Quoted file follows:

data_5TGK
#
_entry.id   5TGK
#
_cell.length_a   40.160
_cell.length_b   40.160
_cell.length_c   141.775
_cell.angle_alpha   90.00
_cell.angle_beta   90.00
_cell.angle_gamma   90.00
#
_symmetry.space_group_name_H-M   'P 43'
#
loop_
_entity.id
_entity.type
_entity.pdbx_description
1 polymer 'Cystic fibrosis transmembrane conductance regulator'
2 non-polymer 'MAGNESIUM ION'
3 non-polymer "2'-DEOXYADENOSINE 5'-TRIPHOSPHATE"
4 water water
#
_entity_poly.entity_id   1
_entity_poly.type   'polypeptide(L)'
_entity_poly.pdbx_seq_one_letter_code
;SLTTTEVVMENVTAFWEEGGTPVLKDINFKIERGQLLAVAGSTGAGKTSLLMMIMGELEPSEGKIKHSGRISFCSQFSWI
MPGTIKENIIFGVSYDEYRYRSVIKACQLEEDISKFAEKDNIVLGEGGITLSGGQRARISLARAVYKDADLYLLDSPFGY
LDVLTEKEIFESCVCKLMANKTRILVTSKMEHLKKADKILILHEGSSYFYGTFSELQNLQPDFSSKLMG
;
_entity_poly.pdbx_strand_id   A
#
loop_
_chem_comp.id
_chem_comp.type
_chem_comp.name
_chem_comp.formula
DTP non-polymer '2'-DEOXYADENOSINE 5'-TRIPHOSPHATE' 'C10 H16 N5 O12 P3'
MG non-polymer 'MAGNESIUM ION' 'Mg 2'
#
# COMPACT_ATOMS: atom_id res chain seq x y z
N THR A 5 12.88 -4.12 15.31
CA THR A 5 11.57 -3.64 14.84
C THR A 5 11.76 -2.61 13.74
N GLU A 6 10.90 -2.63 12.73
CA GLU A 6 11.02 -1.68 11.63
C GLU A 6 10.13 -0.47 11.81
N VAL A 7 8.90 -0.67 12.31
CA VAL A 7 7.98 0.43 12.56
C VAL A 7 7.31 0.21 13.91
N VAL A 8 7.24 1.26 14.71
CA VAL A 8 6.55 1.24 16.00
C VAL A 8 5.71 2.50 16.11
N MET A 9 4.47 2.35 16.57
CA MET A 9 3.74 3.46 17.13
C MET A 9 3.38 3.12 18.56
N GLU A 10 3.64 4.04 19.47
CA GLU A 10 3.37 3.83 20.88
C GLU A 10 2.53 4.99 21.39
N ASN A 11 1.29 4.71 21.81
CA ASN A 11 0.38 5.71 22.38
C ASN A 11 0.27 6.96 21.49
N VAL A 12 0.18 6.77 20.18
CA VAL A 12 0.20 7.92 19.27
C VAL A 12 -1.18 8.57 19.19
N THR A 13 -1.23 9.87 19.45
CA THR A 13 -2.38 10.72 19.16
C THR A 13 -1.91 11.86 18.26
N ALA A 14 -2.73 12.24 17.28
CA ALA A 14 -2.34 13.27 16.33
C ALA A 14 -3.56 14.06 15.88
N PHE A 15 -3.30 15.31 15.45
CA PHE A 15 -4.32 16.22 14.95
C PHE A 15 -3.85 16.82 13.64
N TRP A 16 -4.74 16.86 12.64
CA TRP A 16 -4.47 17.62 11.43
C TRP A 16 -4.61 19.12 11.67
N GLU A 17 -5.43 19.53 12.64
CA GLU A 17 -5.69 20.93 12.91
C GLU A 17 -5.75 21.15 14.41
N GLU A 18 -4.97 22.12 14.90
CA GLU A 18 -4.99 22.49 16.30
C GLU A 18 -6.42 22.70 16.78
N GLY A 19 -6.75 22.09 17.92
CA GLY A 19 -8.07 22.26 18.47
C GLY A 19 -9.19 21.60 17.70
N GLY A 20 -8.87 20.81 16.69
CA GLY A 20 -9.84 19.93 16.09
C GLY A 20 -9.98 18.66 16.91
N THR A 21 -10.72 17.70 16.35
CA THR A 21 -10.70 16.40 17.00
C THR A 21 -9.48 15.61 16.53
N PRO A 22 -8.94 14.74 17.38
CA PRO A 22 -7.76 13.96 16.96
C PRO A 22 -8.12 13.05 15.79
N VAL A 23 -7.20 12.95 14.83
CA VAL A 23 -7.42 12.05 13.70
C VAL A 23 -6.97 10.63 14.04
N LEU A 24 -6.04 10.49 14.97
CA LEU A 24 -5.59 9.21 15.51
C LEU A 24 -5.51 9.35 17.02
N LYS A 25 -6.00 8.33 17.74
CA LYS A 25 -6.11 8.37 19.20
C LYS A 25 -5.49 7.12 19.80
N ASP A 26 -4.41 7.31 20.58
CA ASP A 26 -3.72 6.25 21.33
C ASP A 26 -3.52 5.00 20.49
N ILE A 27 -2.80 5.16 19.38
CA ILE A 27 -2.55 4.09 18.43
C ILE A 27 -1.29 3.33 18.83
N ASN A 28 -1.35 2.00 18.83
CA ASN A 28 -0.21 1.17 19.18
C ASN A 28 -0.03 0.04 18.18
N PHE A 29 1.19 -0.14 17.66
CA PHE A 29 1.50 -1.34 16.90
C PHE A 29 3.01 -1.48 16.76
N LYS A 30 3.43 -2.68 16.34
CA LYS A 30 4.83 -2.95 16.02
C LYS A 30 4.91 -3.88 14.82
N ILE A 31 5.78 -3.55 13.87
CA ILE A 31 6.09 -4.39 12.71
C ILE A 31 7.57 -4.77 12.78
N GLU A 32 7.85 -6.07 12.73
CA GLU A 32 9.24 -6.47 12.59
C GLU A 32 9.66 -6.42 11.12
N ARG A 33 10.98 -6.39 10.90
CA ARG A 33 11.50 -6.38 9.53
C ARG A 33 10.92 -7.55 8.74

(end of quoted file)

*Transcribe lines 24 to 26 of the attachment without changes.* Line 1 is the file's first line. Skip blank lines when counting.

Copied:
_entity_poly.type   'polypeptide(L)'
_entity_poly.pdbx_seq_one_letter_code
;SLTTTEVVMENVTAFWEEGGTPVLKDINFKIERGQLLAVAGSTGAGKTSLLMMIMGELEPSEGKIKHSGRISFCSQFSWI